A drug used to treat bipolar disorder and other forms of depression may help to preserve brain function and prevent nerve cells from dying in people with a traumatic brain injury, according to a new Rutgers University study.
In research published in Scientific Reports, Rutgers scientists discovered that lithium — used as a mood stabilizer and to treat depression and bipolar disorder — and rapamycin, a treatment for some forms of cancer, protected nerve cells in the brain and stopped the chemical glutamate from sending signals to other cells and creating further brain cell damage.
“Many medications now used for those suffering with traumatic brain injury focus on treating the symptoms and stopping the pain instead of protecting any further damage from occurring,” said lead author Bonnie Firestein, professor in the Department of Cell Biology and Neuroscience in the School of Arts and Sciences at Rutgers University-New Brunswick. “We wanted to find a drug that could protect the cells and keep them from dying.”
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Depressive disorders are common following traumatic brain injury (TBI). So, can the antidepressant medication sertraline prevent the onset of depressive disorders following TBI?
Ricardo E. Jorge, M.D., of the Baylor College of Medicine, Houston, and coauthors tackled that question in a new article published online by JAMA Psychiatry. The authors conducted a randomized clinical trial at a university hospital over four years with 24 weeks of follow-up. A total of 94 patients consented and were assigned to receive placebo (n=46) or sertraline (n=48) at a dose of 100 mg/day for 24 weeks or until a mood disorder developed.
Results suggest sertraline at a low dose early after TBI appears to be an efficacious strategy to prevent depression after TBI but more study is needed before considering possible changes to treatment guidelines.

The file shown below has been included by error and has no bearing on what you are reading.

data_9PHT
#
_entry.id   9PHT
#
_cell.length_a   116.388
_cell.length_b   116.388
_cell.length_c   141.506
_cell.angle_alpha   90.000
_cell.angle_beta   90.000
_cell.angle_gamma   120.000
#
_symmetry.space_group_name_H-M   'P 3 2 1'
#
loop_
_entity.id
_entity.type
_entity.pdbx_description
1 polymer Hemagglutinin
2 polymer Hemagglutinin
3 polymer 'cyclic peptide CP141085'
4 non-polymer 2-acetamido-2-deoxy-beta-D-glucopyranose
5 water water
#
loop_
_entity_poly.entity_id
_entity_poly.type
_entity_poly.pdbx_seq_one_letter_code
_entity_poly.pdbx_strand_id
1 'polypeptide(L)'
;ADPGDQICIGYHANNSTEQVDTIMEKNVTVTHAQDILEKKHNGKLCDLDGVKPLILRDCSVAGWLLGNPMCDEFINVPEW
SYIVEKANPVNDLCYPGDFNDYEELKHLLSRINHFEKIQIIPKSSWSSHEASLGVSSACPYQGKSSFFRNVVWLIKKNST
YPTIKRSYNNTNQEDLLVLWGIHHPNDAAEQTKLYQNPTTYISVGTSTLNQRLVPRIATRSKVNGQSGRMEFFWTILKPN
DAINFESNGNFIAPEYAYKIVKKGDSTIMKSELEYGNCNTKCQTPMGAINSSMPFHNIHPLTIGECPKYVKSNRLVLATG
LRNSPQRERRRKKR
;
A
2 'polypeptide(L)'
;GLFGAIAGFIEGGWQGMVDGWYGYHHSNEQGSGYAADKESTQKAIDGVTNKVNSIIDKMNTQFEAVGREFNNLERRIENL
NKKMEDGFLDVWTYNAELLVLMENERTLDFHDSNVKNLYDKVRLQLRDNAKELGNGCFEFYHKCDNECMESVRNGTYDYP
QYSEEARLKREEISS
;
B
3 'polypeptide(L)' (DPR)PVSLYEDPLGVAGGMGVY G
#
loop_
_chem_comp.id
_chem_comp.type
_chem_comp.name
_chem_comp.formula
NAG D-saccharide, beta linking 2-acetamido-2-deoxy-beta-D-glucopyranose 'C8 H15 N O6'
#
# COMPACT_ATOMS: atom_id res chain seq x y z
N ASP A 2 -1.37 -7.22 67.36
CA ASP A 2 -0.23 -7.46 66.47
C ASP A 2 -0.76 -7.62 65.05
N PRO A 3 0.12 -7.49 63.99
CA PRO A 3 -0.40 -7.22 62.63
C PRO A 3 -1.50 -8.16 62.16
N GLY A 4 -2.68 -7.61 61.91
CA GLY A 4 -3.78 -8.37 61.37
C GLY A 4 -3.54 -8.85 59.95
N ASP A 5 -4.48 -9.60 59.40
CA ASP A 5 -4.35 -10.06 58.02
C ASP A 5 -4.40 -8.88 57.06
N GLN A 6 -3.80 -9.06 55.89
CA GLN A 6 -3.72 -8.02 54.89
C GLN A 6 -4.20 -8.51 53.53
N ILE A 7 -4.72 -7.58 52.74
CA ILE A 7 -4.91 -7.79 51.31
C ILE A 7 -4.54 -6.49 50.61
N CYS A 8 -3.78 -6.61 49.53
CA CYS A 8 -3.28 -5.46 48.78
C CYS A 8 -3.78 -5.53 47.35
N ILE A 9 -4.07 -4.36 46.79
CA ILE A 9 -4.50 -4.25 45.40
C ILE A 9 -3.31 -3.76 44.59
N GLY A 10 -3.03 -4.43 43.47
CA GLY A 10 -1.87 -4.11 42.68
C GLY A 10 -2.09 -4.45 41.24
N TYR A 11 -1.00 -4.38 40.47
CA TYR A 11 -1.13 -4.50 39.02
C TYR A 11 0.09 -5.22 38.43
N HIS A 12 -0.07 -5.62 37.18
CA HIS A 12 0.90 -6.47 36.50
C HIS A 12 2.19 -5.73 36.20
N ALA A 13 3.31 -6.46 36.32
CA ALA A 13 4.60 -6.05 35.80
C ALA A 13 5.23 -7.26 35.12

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Traumatic brain injury (TBI), a leading cause of death and disability, has become so common in recent times that it has been called a “silent epidemic.” And because older adults are more likely to suffer TBI, have worse outcomes, and are less likely to survive their injury than younger adults, older adults are considered a “silent population” within this epidemic.
In a study published in the Journal of the American Geriatrics Society, researchers set out to learn about the risk factors for TBI in older adults so that healthcare professionals can develop strategies to prevent these types of injuries whenever possible. The current study is believed to be the first to evaluate TBI-associated risk factors in older adults, said the researchers.
The researchers studied participants from the Adult Changes in Thought (ACT) study. They looked at 4,004 people without dementia who were 65-years-old and older. None of the participants had sustained a prior TBI when they joined the study. The people were followed every two years for an average of 7.5 years. During each visit, researchers interviewed the participants and asked whether they had had an injury severe enough to cause a loss of consciousness. The researchers also collected other data at each visit, including information on the state of the participant’s health, depression symptoms, alcohol use, and whether or not they were physically active.